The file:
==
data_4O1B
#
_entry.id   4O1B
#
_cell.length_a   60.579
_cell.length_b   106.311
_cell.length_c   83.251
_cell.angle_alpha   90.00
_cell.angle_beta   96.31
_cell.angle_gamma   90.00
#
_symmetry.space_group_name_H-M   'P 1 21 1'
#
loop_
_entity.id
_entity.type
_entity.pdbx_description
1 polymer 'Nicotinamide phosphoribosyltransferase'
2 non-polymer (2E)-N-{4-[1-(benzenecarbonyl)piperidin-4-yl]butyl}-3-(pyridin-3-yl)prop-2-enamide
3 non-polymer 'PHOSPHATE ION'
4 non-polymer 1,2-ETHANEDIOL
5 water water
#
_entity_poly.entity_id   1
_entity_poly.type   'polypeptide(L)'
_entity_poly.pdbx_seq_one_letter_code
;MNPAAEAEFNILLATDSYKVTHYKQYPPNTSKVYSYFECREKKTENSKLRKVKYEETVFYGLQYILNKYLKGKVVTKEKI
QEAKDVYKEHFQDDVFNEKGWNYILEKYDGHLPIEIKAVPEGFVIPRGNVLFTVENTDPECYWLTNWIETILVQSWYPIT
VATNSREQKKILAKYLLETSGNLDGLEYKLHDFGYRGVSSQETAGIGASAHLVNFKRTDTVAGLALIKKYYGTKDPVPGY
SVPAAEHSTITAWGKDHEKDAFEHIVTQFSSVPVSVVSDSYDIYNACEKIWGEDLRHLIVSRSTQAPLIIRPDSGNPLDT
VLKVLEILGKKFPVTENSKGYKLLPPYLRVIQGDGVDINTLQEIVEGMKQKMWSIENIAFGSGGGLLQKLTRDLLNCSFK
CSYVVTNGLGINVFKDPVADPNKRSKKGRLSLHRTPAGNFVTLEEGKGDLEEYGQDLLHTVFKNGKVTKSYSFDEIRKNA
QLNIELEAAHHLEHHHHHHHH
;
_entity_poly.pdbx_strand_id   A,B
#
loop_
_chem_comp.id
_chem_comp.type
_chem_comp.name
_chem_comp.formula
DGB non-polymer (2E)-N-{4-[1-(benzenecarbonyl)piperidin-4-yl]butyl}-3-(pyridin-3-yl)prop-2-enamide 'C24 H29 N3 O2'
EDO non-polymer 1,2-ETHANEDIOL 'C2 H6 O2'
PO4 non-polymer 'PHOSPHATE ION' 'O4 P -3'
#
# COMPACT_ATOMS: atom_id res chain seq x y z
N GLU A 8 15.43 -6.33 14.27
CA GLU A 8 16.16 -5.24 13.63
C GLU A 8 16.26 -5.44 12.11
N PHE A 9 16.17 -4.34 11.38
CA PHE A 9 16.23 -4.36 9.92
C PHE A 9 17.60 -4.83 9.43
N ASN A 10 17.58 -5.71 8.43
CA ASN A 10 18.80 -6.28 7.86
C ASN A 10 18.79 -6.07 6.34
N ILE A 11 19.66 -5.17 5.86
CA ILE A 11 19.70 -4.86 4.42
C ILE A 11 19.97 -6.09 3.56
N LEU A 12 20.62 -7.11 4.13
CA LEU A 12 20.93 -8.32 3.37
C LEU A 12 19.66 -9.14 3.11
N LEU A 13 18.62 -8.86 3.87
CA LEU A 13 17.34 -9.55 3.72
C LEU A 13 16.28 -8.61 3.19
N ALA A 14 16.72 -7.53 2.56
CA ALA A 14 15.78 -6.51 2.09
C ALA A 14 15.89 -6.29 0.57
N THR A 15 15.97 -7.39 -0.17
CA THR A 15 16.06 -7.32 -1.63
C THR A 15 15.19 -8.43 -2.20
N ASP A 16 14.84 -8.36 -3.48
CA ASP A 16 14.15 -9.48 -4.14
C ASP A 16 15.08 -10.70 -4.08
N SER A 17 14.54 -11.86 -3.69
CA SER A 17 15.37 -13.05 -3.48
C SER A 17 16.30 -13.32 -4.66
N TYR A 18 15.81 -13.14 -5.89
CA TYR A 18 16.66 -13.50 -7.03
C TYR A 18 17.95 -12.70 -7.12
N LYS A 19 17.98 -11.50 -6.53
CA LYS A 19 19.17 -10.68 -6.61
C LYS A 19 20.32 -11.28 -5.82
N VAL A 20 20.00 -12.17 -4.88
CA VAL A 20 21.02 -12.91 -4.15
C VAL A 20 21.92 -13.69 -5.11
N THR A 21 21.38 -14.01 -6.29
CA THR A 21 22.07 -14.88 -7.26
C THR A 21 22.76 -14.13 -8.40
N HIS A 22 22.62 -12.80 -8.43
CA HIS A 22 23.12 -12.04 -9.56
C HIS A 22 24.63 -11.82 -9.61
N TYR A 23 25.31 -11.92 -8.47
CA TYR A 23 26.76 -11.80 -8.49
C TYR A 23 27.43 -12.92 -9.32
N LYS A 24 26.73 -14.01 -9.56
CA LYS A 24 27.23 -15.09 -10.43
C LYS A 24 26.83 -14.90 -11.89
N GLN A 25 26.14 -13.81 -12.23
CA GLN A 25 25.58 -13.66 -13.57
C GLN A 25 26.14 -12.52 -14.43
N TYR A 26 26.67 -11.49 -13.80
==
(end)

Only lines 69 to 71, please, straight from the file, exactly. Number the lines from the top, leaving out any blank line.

CA THR A 15 16.06 -7.32 -1.63
C THR A 15 15.19 -8.43 -2.20
N ASP A 16 14.84 -8.36 -3.48